Power agreement hastens timeline for Laos’ Pak Beng Dam — Radio Free Asia


Communities on both sides of the Mekong River are expressing concerns after developers of a controversial dam in Laos signed a power agreement with Thailand even though compensation for villagers impacted by the project remains unresolved.

The Pak Beng Dam in northwestern Laos’ Bokeo province is an integral part of the country’s goal to become the “battery of Southeast Asia” by using the Mekong to generate electricity and selling it to neighboring countries.

On Sept. 13, Pak Beng Dam developers inked a power purchase agreement, or PPA, with the Electricity Generating Authority of Thailand, or EGAT, which will allow construction to begin once it issues a report on the social impact of the project, an official from Thailand’s ministry of energy told RFA Lao.

“Now that EGAT has signed a PPA with dam developers, they have to file a report detailing any cross-border impacts and set up a fund to pay compensation to affected villagers, at which point construction can begin,” said the official who, like others interviewed for this report, spoke on condition of anonymity because they were not authorized to speak with the media.

An official from the Lao ministry of energy and mines went further, telling RFA that with the power agreement out of the way, developers “can build the dam right away.”

He urged them to speed up construction of resettlement communities for the more than 4,700 inhabitants of seven villages that will be uprooted to make way for the project.

“Resettlement communities for those whose villages will be inundated should be completed before the dam is built,” he said.

The Pak Beng Dam is one of three Mekong River mainstream dam projects that have completed review processes and are eligible to begin construction. Two others, the Xayaburi Dam and the Don Sahong Dam, are currently operational. Four more proposed projects are in various stages of planning.

The US$1.88 billion, 912-megawatt dam – a joint investment between China’s Datang Overseas Investment and Gulf Energy Development of Thailand – is the fourth-largest dam the Lao government has planned for the Mekong River. Per last week’s agreement, 95% of the generated electricity will be sold to Thailand, while the remainder is earmarked for Laos.

In total, 26 villages in Laos will be affected by the project, as well as a handful in Thailand.

Compensation issues

Critics of Laos’ hydroelectric pursuits point to the environmental and social impacts associated with the large-scale mainstream dams, and a chief complaint is that the dams will displace people and ruin the livelihoods of river-based communities. 

A villager from Pak Beng district told RFA that he wants the Lao government to abandon the project because he believes that it won’t benefit the public and will destroy the environment, which people in the area depend on for their livelihood.

“We’ve heard that [the developers] will provide compensation for us, but we villagers will no longer have a way to earn a living [when the dam is built],” he said. “The project is going to make poor villagers even poorer because we will no longer be able to use boats to trade along the Mekong and we won’t have any fish to catch.”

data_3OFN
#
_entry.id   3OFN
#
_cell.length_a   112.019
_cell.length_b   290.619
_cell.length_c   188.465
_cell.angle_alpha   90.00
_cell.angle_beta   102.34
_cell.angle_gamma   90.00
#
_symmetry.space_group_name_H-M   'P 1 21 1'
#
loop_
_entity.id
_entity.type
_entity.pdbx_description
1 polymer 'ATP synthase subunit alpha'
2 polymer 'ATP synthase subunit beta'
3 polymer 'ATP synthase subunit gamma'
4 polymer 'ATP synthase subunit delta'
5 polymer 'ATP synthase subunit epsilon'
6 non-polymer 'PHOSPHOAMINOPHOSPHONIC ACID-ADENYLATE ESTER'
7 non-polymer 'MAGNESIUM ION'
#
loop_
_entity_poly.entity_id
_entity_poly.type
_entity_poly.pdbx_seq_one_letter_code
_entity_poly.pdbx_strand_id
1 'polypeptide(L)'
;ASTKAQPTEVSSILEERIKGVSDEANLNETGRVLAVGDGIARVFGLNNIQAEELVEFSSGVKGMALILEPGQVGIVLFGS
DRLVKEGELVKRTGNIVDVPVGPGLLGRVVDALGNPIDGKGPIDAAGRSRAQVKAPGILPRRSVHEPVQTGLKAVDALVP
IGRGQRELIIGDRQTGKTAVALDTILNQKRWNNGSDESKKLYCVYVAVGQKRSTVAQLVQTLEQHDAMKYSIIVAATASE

Another villager told RFA that he and others don’t want to relocate because they are afraid that they won’t be given land to grow crops to sell at the market.

However, he acknowledged that his understanding of the project and plans for compensation was limited.

“We are concerned about the dam,” he said. “We heard what [the authorities] said, but we don’t know what they will do with us and if we move we don’t know how we’ll be able to earn a living.”

In addition to acceptable resettlement communities, villagers living near the site where the Pak Beng will be built have demanded 150 million kip ($8,850) per hectare (2.5 acres) for their land.

An official from Gulf Energy Development of Thailand, one of the investors in the Pak Beng Dam, told RFA that villagers have nothing to worry about.

“The power purchase agreement has been signed, so if there are no further problems, the company can start building the dam,” he said. “The affected villagers are unable to read, so they just don’t understand the process.”

Why the rush?

In March, authorities in Bokeo province’s Pak Tha district spoke with villagers about compensation rates for land, homes, fruit trees and other crops and said they would need to gather additional information before they could pay out compensation.

An official with the ministry of energy and mines said at the time that compensation would be based on “the actual social and economic situation in the area and on the same policy that was used for the Xayaburi Dam project.”

Though the Xayaburi dam was completed and went into operation in 2019, RFA reported two years later that displaced villagers still lacked farmland and access to water.

Meanwhile, representatives of eight Thai provinces along the Mekong and the Love Chiang Khong group, which has lobbied against mainstream dams on the river, issued an open letter to Thai Prime Minister Srettha Thavisin and Thai Energy Minister Siri Jirapongphan calling for an immediate cancelation of the Pak Beng power agreement.

“We don’t understand why it’s so urgent to sign a power purchase agreement when so many stakeholders are still discussing the project,” said one of the letter’s authors. “It’s a big and sensitive issue on cross border impact, so they shouldn’t make any hasty decisions.”

He called on affected villagers to make sure they understand the terms of the project before they agree to proceed. 

Translated by Sidney. Edited by Joshua Lipes and Malcolm Foster.





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